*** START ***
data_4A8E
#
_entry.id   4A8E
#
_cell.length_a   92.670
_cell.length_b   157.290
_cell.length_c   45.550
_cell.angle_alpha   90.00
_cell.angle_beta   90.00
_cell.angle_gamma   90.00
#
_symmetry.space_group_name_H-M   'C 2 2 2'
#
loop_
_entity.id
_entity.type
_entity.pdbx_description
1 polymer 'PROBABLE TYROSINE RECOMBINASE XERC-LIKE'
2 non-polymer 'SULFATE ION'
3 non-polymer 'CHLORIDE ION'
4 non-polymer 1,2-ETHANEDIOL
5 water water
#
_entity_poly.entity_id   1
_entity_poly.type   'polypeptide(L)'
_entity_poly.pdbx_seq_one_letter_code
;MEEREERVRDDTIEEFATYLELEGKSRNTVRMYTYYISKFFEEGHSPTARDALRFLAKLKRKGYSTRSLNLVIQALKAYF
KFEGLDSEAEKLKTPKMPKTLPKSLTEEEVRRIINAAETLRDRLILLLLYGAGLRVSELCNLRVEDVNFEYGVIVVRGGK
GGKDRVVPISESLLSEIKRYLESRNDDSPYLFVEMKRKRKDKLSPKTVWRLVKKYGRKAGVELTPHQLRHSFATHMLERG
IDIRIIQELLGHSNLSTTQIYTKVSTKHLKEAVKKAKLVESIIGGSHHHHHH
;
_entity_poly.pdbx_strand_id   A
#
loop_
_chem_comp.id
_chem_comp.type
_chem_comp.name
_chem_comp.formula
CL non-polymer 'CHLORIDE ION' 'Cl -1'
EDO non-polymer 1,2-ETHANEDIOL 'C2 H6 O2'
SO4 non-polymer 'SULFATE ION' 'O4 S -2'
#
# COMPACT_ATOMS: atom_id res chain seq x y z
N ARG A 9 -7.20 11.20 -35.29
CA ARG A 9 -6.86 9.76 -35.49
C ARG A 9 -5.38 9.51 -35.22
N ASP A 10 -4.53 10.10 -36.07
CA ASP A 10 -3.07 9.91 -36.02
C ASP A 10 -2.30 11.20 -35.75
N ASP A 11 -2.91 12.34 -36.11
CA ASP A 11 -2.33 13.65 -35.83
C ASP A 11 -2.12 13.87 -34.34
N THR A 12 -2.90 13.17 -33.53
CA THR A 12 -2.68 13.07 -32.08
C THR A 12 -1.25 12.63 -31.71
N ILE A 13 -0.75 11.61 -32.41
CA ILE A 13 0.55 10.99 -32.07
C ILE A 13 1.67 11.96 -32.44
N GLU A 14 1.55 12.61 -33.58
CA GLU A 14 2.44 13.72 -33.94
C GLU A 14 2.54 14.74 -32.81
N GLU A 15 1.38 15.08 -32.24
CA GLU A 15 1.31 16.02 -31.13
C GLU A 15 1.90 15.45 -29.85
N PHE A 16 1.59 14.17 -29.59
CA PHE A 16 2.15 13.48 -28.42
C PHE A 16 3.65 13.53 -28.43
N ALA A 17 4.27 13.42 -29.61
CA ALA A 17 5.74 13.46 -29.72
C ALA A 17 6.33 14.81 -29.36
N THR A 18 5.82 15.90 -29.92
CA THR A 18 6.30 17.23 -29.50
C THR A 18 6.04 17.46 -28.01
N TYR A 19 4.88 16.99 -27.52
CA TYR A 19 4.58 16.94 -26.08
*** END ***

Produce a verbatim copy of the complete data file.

data_4A8E
#
_entry.id   4A8E
#
_cell.length_a   92.670
_cell.length_b   157.290
_cell.length_c   45.550
_cell.angle_alpha   90.00
_cell.angle_beta   90.00
_cell.angle_gamma   90.00
#
_symmetry.space_group_name_H-M   'C 2 2 2'
#
loop_
_entity.id
_entity.type
_entity.pdbx_description
1 polymer 'PROBABLE TYROSINE RECOMBINASE XERC-LIKE'
2 non-polymer 'SULFATE ION'
3 non-polymer 'CHLORIDE ION'
4 non-polymer 1,2-ETHANEDIOL
5 water water
#
_entity_poly.entity_id   1
_entity_poly.type   'polypeptide(L)'
_entity_poly.pdbx_seq_one_letter_code
;MEEREERVRDDTIEEFATYLELEGKSRNTVRMYTYYISKFFEEGHSPTARDALRFLAKLKRKGYSTRSLNLVIQALKAYF
KFEGLDSEAEKLKTPKMPKTLPKSLTEEEVRRIINAAETLRDRLILLLLYGAGLRVSELCNLRVEDVNFEYGVIVVRGGK
GGKDRVVPISESLLSEIKRYLESRNDDSPYLFVEMKRKRKDKLSPKTVWRLVKKYGRKAGVELTPHQLRHSFATHMLERG
IDIRIIQELLGHSNLSTTQIYTKVSTKHLKEAVKKAKLVESIIGGSHHHHHH
;
_entity_poly.pdbx_strand_id   A
#
loop_
_chem_comp.id
_chem_comp.type
_chem_comp.name
_chem_comp.formula
CL non-polymer 'CHLORIDE ION' 'Cl -1'
EDO non-polymer 1,2-ETHANEDIOL 'C2 H6 O2'
SO4 non-polymer 'SULFATE ION' 'O4 S -2'
#
# COMPACT_ATOMS: atom_id res chain seq x y z
N ARG A 9 -7.20 11.20 -35.29
CA ARG A 9 -6.86 9.76 -35.49
C ARG A 9 -5.38 9.51 -35.22
N ASP A 10 -4.53 10.10 -36.07
CA ASP A 10 -3.07 9.91 -36.02
C ASP A 10 -2.30 11.20 -35.75
N ASP A 11 -2.91 12.34 -36.11
CA ASP A 11 -2.33 13.65 -35.83
C ASP A 11 -2.12 13.87 -34.34
N THR A 12 -2.90 13.17 -33.53
CA THR A 12 -2.68 13.07 -32.08
C THR A 12 -1.25 12.63 -31.71
N ILE A 13 -0.75 11.61 -32.41
CA ILE A 13 0.55 10.99 -32.07
C ILE A 13 1.67 11.96 -32.44
N GLU A 14 1.55 12.61 -33.58
CA GLU A 14 2.44 13.72 -33.94
C GLU A 14 2.54 14.74 -32.81
N GLU A 15 1.38 15.08 -32.24
CA GLU A 15 1.31 16.02 -31.13
C GLU A 15 1.90 15.45 -29.85
N PHE A 16 1.59 14.17 -29.59
CA PHE A 16 2.15 13.48 -28.42
C PHE A 16 3.65 13.53 -28.43
N ALA A 17 4.27 13.42 -29.61
CA ALA A 17 5.74 13.46 -29.72
C ALA A 17 6.33 14.81 -29.36
N THR A 18 5.82 15.90 -29.92
CA THR A 18 6.30 17.23 -29.50
C THR A 18 6.04 17.46 -28.01
N TYR A 19 4.88 16.99 -27.52
CA TYR A 19 4.58 16.94 -26.08